Korean J Hepatol > Volume 18(1); 2012 > Article
Kim, Jung, Jeong, Kim, Ku, Hahm, Kim, and Kim: A case of emphysematous hepatitis with spontaneous pneumoperitoneum in a patient with hilar cholangiocarcinoma


An 80-year-old woman with hilar cholangiocarcinoma was hospitalized due to sudden-onset abdominal pain. Computed tomography revealed hepatic necrosis accompanied with emphysematous change in the superior segment of the right liver (S7/S8), implying spontaneous rupture, based on the presence of perihepatic free air. Although urgent percutaneous drainage was performed, neither pus nor fluids were drained. These findings suggest emphysematous hepatitis with a hepatic mass. Despite the application of intensive care, the patient's condition deteriorated rapidly, and she died 3 days after admission to hospital. Liver gas has been reported in some clinical diseases (e.g., liver abscess) to be caused by gas-forming organisms; however, emphysematous hepatitis simulating emphysematous pyelonephritis is very rare. The case reported here was of fatal emphysematous hepatitis in a patient with hilar cholangiocarcinoma.


Emphysematous change in the liver can be seen in several clinical situations, such as liver abscesses caused by gas-forming bacteria, after sphincterotomy, and bowel infarction.1-3 Hepatic artery thrombosis after liver transplantation can sometimes lead to gas gangrene of the liver.4,5 Except for these incidental cases, there have been few reports of hepatic parenchymal emphysematous change. Futhermore, clinical outcome is reported to be very poor despite application of aggressive management. Radiologically, the features are similar to those of emphysematous pyelonephritis.6 We recently experienced an extremely rare case of emphysematous hepatitis accompanied in a patient with hilar cholangiocarcinoma.


An 80-year-old woman was admitted to Gachon Gil Medical Center due to severe right upper quadrant (RUQ) abdominal pain of 2 days, before which she had been diagnosed as hilar cholangiocarcinoma (Fig. 1). An endoscopic retrograde biliary stent was placed for biliary drain-age 2 months prior to the current admission. She had no medical history, such as diabetes mellitus or biliary surgery. Symptoms related to cholangitis were resolved with biliary stenting and her general condition showed improvement. Because of her refusal to undergo surgical treatment, radiotherapy was applied after palliative biliary stenting. Computed tomography (CT) performed for simulating a radiation therapy taken 17 days prior to admission revealed ideal placement of an endoscopic retrograde biliary drainage stent (Fig. 2). She received 9 times of radiotherapy with a total dose of 16.2 Gy (1.8 Gy×9 fractions).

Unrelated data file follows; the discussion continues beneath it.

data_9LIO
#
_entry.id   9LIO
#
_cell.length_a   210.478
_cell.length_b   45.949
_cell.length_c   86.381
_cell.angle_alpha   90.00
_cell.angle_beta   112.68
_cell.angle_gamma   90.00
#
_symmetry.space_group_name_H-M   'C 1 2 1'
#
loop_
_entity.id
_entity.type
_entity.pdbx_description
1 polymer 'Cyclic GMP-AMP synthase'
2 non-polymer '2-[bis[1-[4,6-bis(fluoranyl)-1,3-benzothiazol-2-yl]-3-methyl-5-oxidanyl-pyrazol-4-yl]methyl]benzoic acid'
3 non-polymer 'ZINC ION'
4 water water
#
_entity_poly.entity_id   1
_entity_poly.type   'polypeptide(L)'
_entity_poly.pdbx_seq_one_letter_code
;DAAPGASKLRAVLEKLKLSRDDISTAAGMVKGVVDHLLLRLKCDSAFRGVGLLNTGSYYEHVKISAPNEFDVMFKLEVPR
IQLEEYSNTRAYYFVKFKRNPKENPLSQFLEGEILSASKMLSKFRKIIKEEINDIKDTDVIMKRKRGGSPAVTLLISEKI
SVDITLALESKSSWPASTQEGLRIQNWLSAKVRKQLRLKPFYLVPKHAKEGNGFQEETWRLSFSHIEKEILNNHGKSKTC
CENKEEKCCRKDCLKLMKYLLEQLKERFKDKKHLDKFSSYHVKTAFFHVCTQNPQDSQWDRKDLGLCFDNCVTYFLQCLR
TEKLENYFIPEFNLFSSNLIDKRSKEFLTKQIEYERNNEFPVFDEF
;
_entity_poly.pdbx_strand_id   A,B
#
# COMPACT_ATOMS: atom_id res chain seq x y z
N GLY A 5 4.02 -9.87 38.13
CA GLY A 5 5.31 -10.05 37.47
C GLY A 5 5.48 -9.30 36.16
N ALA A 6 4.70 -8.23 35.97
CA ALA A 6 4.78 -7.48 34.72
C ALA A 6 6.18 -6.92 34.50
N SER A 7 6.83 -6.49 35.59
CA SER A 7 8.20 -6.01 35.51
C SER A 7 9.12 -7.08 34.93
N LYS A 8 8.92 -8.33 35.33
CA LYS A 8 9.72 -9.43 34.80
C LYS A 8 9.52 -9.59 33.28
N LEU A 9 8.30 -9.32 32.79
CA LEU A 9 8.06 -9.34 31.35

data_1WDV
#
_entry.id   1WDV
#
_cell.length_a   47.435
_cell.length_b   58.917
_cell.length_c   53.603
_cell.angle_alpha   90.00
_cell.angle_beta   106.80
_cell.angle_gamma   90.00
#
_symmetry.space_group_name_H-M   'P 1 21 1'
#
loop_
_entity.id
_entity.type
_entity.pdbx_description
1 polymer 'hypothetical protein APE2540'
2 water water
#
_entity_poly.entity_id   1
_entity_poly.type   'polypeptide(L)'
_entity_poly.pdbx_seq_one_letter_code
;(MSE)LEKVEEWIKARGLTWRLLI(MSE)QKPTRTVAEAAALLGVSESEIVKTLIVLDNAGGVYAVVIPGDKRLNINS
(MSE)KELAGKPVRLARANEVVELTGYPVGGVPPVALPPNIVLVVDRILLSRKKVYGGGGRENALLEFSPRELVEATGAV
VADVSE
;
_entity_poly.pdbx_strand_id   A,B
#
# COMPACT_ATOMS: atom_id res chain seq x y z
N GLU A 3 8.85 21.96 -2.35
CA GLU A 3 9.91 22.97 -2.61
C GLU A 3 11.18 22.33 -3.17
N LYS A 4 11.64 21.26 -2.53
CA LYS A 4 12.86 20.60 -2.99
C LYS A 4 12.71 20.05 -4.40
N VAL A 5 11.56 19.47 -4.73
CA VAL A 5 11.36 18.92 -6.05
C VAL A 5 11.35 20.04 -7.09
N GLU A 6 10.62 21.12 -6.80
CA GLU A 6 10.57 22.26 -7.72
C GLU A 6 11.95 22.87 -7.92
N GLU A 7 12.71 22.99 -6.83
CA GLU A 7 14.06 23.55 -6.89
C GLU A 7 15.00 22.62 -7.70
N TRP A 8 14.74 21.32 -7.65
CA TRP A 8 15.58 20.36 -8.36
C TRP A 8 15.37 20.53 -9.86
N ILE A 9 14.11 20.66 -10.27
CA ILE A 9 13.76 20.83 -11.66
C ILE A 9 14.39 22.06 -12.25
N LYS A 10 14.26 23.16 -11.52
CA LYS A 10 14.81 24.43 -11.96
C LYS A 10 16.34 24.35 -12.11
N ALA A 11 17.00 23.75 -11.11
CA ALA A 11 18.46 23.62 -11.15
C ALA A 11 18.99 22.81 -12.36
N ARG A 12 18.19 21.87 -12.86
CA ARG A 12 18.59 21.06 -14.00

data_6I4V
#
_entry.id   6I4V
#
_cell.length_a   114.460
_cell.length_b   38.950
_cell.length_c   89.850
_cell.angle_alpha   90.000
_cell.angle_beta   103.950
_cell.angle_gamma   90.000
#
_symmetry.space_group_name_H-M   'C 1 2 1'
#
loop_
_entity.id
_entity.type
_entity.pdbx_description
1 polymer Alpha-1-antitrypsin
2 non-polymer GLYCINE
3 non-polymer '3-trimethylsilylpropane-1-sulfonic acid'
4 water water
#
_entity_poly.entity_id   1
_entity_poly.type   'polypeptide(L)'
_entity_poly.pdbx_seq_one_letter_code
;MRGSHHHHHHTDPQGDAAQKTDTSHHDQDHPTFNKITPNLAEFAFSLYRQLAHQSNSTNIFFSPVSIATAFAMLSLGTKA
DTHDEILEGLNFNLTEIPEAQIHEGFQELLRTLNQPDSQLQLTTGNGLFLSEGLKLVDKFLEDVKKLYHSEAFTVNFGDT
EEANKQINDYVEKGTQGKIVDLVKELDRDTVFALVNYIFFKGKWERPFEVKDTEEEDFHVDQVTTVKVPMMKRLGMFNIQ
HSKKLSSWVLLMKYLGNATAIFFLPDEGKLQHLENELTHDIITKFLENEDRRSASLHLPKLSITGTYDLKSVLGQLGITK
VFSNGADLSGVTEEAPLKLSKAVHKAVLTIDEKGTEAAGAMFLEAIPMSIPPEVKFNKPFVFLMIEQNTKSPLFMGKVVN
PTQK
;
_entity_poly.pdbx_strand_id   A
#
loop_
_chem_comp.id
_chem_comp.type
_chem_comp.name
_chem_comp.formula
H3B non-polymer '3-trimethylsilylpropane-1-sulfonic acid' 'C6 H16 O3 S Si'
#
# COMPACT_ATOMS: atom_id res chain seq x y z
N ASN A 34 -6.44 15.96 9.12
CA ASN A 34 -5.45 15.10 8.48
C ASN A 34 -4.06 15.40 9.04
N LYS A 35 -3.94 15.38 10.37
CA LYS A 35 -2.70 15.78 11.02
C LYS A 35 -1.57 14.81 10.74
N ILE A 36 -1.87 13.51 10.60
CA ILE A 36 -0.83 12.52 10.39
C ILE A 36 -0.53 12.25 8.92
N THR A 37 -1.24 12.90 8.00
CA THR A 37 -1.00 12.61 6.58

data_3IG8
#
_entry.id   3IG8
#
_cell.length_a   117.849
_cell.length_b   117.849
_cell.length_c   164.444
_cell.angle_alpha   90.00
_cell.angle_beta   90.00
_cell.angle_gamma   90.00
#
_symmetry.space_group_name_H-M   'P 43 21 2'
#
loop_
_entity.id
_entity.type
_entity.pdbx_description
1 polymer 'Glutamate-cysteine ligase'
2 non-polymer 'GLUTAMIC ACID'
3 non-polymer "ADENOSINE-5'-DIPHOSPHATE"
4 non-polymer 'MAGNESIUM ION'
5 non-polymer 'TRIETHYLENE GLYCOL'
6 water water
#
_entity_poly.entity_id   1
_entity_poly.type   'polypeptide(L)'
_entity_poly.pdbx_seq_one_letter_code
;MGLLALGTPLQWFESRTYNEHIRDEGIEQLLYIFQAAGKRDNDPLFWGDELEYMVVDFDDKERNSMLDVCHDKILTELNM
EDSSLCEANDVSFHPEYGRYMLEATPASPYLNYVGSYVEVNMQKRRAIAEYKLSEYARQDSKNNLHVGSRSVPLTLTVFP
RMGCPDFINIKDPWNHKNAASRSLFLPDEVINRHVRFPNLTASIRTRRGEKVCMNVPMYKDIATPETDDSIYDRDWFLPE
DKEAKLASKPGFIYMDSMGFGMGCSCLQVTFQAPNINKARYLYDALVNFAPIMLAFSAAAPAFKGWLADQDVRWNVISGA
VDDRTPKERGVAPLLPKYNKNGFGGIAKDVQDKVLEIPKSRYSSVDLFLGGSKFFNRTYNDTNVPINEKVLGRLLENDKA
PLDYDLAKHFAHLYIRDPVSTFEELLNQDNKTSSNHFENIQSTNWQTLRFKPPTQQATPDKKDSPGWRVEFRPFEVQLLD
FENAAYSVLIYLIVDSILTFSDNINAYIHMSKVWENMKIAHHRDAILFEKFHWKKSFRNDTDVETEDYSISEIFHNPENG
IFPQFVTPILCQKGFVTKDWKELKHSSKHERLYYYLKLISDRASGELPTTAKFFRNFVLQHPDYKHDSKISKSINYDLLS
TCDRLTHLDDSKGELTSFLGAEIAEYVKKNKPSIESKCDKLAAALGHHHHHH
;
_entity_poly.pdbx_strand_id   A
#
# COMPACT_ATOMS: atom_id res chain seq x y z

On admission, she was conscious and acutely ill in appearance. Her vital signs included a temperature of 36.7℃, a heart rate of 100 beats/min, a blood pressure of 120/70 mmHg, a respiratory rate of 18 breaths/min, and an oxygen saturation of 94% on room air. Her sclera was icteric and her liver was palpable approximately 2 cm below the right costal margin. Right upper quadrant tenderness of the abdomen was present. The spleen was not palpable. Initial complete blood count showed a white blood cell count of 36,130 mm3, hematocrit of 28.2%, and hemoglobin of 9.3 mg/dL. Blood urea nitrogen was 34.9 mg/dL and creatinine was 1.4 mg/dL. C-reactive protein was 26.56 mg/dL. On liver function tests, aspartate transaminase of 882 IU/L, alanine transaminase of 257 IU/L, alkaline phosphatase of 464 IU/L, and total bilirubin of 17.9 mg/dL. Prothrombin time was normal. Abdominal CT scan demonstrated hepatic parenchymal emphysema measuring approximately 6.3×4.4 cm in the superior segment of the right liver (S7/S8) with pneumoperitoneum finding in the perihepatic space (Fig. 3). Urgent percutaneous drainage was attempted under the peritonitis impression; however, no fluid was drained. A diagnosis of emphysematous hepatitis with spontaneous rupture into the peritoneal cavity was made.
On the second day of admission, aggravated laboratory tests were noted as follows: WBC 26,000 mm3, aspartate transaminase 978 IU/L, alanine transaminase 257 IU/L, alkaline phosphatase 367 IU/L, total bilirubin 27.4 mg/dL, blood urea nitrogen 50.2 mg/dL, creatitine 1.2 mg/dL, prothrombin time INR 1.19. Clostridium perfringens and Escherichia coli were grown on blood culture. She was empirically treated with cefotaxime and metronidazol. Despite intensive therapy in the ICU, the patient's condition did not show improvement and she expired on the third day of admission.


Intra-abdominal emphysematous infections have not been uncommonly found in many organs, including the urinary tract, gallbladder, uterus, stomach, and pancreas1; however, a few have been found in the liver or biliary system. In liver, emphysematous condition can be seen in pyogenic liver abscesses by gas-forming abscess or after invasive procedures, such as transarterial embolization, radiofrequency ablation, and percutaneous ethanol injection in hepatocellular carcinoma,2,3,7,8 of which cases have been seen only in the portion of the affected lesion. Therefore, emphysematous replacement of a liver is an extremely rare clinical condition.
The usual CT finding of pyogenic liver abscess is clustered or multi-septated lesion with fluid collection of surrounding parenchymal edema.6,9,10 In few cases of gas-forming pyogenic liver abscess, air bubbles or an air-fluid level can be revealed with localization in the involved area. On the other hand, in our case, the affected liver was totally replaced by air with no fluid content.